The National Council of Applied Economic Research (NCAER) estimates that there are a little more than half-a-million households earning Rs one million or more in a year. These buyers almost wholly to this income-group. An intelligent market analyst has raised this estimate to one million. The income of these households, he says, is equivalent to seven-to-eight per cent of India's gross domestic product (GDP), and their number has been increasing at 15 per cent a year. What is the source of their income? The analyst identifies the following sources: business or salaried jobs in information technology; 'knowledge' industries; and retail services in travel, food, healthcare, entertainment, arts and sports.

The analyst is thus conscious of the fact that upper income groups are now being produced by sectors other than manufacture, and mainly in some segments of the services sector. Besides, the estimated present number, one million, is just about half-a-percent of the country's total households. If they are earning as much as seven to eight per cent of GDP, then 99.5 per cent is earning the rest, or about 92 to 93 per cent. A substantial part of the current 'shine' of India is then due to this section. Surely there are others who are not as well off but are capable of buying a number of goods, which are now doing well.

May be, they are an additional five to ten million households, earning anything between a hundred thousand and five-hundred thousand rupees a year. Do some counting, and it will be clear that, together these households do not constitute more than eleven million or less than six per cent of all households. Whether even that number is growing as fast as 15 per cent, is highly debatable. Because, for that to happen employment must grow at a much higher rate than the current rate, which has already become an all-time low since independence.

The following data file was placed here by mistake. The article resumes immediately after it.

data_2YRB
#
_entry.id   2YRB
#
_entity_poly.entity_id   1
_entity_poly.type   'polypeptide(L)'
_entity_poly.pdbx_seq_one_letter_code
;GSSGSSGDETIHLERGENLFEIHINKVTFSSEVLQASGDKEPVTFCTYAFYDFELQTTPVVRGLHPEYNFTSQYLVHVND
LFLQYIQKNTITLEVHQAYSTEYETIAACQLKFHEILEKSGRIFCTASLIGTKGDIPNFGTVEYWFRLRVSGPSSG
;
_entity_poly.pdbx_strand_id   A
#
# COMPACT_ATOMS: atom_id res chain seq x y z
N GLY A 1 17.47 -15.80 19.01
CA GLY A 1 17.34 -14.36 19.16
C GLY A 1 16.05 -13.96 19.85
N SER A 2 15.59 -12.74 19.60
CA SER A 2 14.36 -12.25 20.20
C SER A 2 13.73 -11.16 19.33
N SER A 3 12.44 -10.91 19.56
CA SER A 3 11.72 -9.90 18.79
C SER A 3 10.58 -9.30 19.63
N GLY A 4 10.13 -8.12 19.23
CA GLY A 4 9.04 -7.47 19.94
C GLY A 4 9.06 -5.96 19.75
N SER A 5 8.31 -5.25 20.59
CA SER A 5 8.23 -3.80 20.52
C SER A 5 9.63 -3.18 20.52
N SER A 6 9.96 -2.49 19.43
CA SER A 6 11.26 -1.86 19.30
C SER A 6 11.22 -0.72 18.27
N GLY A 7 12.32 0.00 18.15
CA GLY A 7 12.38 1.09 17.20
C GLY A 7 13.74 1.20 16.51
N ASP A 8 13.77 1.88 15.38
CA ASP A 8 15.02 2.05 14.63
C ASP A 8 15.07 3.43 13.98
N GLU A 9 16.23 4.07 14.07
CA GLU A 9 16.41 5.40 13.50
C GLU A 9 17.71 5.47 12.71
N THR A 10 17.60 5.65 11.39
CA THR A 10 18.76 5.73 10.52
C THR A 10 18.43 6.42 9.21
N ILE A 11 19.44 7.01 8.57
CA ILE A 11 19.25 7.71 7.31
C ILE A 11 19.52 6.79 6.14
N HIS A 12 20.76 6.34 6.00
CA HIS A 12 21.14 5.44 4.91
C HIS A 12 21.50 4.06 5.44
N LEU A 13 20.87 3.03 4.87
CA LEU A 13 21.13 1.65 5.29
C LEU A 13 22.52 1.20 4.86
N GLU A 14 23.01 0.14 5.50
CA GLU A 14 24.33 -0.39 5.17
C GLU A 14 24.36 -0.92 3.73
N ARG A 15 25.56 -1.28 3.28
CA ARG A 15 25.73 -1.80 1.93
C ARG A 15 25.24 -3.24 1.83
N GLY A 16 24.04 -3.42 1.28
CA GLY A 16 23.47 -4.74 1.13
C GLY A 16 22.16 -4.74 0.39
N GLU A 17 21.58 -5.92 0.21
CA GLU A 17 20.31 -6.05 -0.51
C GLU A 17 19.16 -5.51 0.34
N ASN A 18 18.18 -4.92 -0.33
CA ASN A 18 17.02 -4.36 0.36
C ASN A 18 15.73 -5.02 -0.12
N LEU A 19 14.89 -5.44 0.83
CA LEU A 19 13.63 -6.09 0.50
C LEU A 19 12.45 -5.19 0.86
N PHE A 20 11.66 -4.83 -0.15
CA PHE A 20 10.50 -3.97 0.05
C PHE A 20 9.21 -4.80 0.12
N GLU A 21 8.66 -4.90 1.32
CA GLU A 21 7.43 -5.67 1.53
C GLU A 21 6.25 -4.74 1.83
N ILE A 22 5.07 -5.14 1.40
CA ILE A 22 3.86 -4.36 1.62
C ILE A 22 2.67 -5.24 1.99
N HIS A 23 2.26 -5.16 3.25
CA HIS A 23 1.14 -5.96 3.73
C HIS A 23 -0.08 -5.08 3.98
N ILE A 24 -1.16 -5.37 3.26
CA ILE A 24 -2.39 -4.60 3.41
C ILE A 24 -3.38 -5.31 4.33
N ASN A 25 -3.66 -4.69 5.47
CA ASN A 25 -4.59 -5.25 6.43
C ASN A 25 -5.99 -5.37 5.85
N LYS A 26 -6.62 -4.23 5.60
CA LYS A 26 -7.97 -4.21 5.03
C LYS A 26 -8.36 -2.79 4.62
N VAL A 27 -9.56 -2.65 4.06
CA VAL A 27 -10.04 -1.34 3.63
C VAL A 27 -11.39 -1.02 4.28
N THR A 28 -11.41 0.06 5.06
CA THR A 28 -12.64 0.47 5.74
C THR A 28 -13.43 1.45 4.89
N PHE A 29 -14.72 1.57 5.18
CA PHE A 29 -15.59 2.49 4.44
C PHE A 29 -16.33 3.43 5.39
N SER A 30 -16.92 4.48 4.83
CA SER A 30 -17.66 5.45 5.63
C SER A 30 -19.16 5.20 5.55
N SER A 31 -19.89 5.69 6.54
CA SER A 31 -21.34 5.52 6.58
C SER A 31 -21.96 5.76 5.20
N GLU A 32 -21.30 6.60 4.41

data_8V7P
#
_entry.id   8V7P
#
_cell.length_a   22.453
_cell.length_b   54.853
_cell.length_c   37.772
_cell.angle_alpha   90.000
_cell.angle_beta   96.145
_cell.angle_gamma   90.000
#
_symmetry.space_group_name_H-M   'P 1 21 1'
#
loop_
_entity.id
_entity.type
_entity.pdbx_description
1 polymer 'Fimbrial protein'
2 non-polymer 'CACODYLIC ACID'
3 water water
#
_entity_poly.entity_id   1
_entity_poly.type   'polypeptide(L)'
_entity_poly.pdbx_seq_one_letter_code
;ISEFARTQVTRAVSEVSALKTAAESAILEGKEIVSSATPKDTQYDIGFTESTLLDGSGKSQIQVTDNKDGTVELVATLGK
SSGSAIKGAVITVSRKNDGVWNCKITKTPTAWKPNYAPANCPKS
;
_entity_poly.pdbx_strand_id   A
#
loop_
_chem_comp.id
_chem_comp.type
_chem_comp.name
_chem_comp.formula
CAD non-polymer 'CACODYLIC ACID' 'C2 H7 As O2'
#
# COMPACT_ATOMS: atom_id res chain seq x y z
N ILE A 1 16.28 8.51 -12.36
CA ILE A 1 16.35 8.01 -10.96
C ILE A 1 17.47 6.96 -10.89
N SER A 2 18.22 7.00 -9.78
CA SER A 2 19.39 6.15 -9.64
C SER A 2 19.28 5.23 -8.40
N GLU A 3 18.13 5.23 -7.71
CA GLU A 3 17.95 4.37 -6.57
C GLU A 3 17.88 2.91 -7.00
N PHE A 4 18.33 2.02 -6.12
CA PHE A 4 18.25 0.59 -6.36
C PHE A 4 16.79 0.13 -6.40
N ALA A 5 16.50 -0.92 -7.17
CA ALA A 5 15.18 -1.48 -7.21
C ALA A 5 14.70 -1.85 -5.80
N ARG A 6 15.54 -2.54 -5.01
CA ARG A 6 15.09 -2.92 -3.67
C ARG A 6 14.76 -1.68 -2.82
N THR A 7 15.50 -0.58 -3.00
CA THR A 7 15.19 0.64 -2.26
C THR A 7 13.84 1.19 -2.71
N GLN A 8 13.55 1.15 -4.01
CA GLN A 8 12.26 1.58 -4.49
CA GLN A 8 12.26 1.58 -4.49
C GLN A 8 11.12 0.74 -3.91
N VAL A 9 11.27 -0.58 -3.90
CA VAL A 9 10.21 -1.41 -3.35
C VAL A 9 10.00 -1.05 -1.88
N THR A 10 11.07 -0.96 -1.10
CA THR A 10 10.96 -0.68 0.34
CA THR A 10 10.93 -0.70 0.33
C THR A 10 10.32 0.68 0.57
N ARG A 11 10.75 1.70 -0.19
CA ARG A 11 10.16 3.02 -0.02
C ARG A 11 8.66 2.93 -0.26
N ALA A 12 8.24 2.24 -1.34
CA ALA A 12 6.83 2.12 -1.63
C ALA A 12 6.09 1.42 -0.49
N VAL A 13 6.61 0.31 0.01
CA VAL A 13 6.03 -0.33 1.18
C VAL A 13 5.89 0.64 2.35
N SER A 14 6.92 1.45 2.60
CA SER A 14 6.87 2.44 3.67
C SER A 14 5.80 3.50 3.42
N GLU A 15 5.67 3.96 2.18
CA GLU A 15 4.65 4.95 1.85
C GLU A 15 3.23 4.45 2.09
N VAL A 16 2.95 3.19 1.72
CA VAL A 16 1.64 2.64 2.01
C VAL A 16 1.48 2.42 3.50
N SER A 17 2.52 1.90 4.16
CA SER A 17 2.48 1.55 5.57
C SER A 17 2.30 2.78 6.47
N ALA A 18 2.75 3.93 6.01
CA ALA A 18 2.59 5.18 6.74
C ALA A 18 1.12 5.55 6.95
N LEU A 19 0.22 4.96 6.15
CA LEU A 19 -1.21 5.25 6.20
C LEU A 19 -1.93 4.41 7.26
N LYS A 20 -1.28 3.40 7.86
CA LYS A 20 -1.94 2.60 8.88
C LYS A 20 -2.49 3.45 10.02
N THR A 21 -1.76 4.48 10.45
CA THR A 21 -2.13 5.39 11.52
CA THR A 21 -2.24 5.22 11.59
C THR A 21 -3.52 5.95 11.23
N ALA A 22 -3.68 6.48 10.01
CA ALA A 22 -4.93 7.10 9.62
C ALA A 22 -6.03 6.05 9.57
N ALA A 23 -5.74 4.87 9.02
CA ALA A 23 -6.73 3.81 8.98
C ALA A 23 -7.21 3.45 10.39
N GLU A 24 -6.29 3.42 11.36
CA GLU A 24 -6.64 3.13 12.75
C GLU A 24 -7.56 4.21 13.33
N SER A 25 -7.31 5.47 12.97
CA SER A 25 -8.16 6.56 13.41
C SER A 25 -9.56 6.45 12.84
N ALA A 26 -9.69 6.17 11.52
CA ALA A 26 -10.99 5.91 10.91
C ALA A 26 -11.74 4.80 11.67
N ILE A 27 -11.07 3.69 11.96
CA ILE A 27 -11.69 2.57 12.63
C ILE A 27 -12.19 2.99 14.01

No wonder, growth rates in the output or sale of a large number of manufactured products is much below that of some consumer durables. All consumer non-durables for example, have not been able to keep up a growth rate of five per cent, though the economy as a whole is expected to grow at eight per cent or more.

A senior television journalist cited some stark facts about poverty and asked the Prime Minister whether he believed the whole of India was shining. The Prime Minister could not have forgotten that 22 women and children had died in a stampede. Hundreds had come to collect a free sari promised by the friends of a BJP leader. So, the Prime Minister had to accept that at least some parts of India were not shining.

The problem is actually much deeper. When your output growth becomes substantially dependent upon demand from the affluent sections, then you must always create more and more such households for sustaining a minimum demand growth. Your policy priorities have to be adjusted accordingly. In case of an economy like India's at its present state, you cannot reconcile that with good employment growth or faster elimination of poverty. That perhaps explains why BJP's 'vision document' or election manifesto does not say that economic growth should first benefit the needy and the poor.